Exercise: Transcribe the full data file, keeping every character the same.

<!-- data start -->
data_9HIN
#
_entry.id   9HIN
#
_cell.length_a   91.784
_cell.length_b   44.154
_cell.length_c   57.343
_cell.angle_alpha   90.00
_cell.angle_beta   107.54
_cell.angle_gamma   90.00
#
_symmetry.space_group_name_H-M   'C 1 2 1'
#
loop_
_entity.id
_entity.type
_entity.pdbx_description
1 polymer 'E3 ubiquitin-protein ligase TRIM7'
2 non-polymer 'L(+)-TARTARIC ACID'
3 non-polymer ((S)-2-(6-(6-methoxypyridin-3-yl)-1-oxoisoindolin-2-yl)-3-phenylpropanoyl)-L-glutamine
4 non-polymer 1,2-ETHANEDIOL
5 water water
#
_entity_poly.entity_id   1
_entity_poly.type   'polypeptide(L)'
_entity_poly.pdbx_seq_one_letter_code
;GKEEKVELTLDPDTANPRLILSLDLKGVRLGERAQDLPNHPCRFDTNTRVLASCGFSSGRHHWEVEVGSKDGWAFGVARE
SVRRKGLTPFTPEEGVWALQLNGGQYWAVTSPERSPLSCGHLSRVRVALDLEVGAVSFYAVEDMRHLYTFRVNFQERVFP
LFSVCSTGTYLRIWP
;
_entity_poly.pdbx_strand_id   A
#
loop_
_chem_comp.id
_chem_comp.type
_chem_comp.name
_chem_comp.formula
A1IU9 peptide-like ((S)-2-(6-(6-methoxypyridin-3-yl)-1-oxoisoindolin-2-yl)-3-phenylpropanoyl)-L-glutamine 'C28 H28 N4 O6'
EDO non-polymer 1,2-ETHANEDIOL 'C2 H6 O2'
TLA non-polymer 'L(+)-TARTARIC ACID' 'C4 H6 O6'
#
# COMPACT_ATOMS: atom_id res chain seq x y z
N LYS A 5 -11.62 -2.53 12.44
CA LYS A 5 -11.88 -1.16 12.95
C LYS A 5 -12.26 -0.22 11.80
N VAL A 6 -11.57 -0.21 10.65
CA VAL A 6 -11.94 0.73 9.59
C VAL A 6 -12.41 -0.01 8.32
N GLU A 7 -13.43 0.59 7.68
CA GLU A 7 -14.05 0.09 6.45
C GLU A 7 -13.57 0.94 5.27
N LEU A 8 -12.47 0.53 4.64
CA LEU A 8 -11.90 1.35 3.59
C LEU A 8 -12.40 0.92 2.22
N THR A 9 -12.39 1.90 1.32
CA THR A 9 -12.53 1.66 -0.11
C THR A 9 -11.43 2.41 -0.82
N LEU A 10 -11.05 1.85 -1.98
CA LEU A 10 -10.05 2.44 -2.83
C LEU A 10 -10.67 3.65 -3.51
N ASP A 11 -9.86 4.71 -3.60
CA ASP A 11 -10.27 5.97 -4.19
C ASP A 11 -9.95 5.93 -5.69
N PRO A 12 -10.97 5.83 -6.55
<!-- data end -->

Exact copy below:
data_9HIN
#
_entry.id   9HIN
#
_cell.length_a   91.784
_cell.length_b   44.154
_cell.length_c   57.343
_cell.angle_alpha   90.00
_cell.angle_beta   107.54
_cell.angle_gamma   90.00
#
_symmetry.space_group_name_H-M   'C 1 2 1'
#
loop_
_entity.id
_entity.type
_entity.pdbx_description
1 polymer 'E3 ubiquitin-protein ligase TRIM7'
2 non-polymer 'L(+)-TARTARIC ACID'
3 non-polymer ((S)-2-(6-(6-methoxypyridin-3-yl)-1-oxoisoindolin-2-yl)-3-phenylpropanoyl)-L-glutamine
4 non-polymer 1,2-ETHANEDIOL
5 water water
#
_entity_poly.entity_id   1
_entity_poly.type   'polypeptide(L)'
_entity_poly.pdbx_seq_one_letter_code
;GKEEKVELTLDPDTANPRLILSLDLKGVRLGERAQDLPNHPCRFDTNTRVLASCGFSSGRHHWEVEVGSKDGWAFGVARE
SVRRKGLTPFTPEEGVWALQLNGGQYWAVTSPERSPLSCGHLSRVRVALDLEVGAVSFYAVEDMRHLYTFRVNFQERVFP
LFSVCSTGTYLRIWP
;
_entity_poly.pdbx_strand_id   A
#
loop_
_chem_comp.id
_chem_comp.type
_chem_comp.name
_chem_comp.formula
A1IU9 peptide-like ((S)-2-(6-(6-methoxypyridin-3-yl)-1-oxoisoindolin-2-yl)-3-phenylpropanoyl)-L-glutamine 'C28 H28 N4 O6'
EDO non-polymer 1,2-ETHANEDIOL 'C2 H6 O2'
TLA non-polymer 'L(+)-TARTARIC ACID' 'C4 H6 O6'
#
# COMPACT_ATOMS: atom_id res chain seq x y z
N LYS A 5 -11.62 -2.53 12.44
CA LYS A 5 -11.88 -1.16 12.95
C LYS A 5 -12.26 -0.22 11.80
N VAL A 6 -11.57 -0.21 10.65
CA VAL A 6 -11.94 0.73 9.59
C VAL A 6 -12.41 -0.01 8.32
N GLU A 7 -13.43 0.59 7.68
CA GLU A 7 -14.05 0.09 6.45
C GLU A 7 -13.57 0.94 5.27
N LEU A 8 -12.47 0.53 4.64
CA LEU A 8 -11.90 1.35 3.59
C LEU A 8 -12.40 0.92 2.22
N THR A 9 -12.39 1.90 1.32
CA THR A 9 -12.53 1.66 -0.11
C THR A 9 -11.43 2.41 -0.82
N LEU A 10 -11.05 1.85 -1.98
CA LEU A 10 -10.05 2.44 -2.83
C LEU A 10 -10.67 3.65 -3.51
N ASP A 11 -9.86 4.71 -3.60
CA ASP A 11 -10.27 5.97 -4.19
C ASP A 11 -9.95 5.93 -5.69
N PRO A 12 -10.97 5.83 -6.55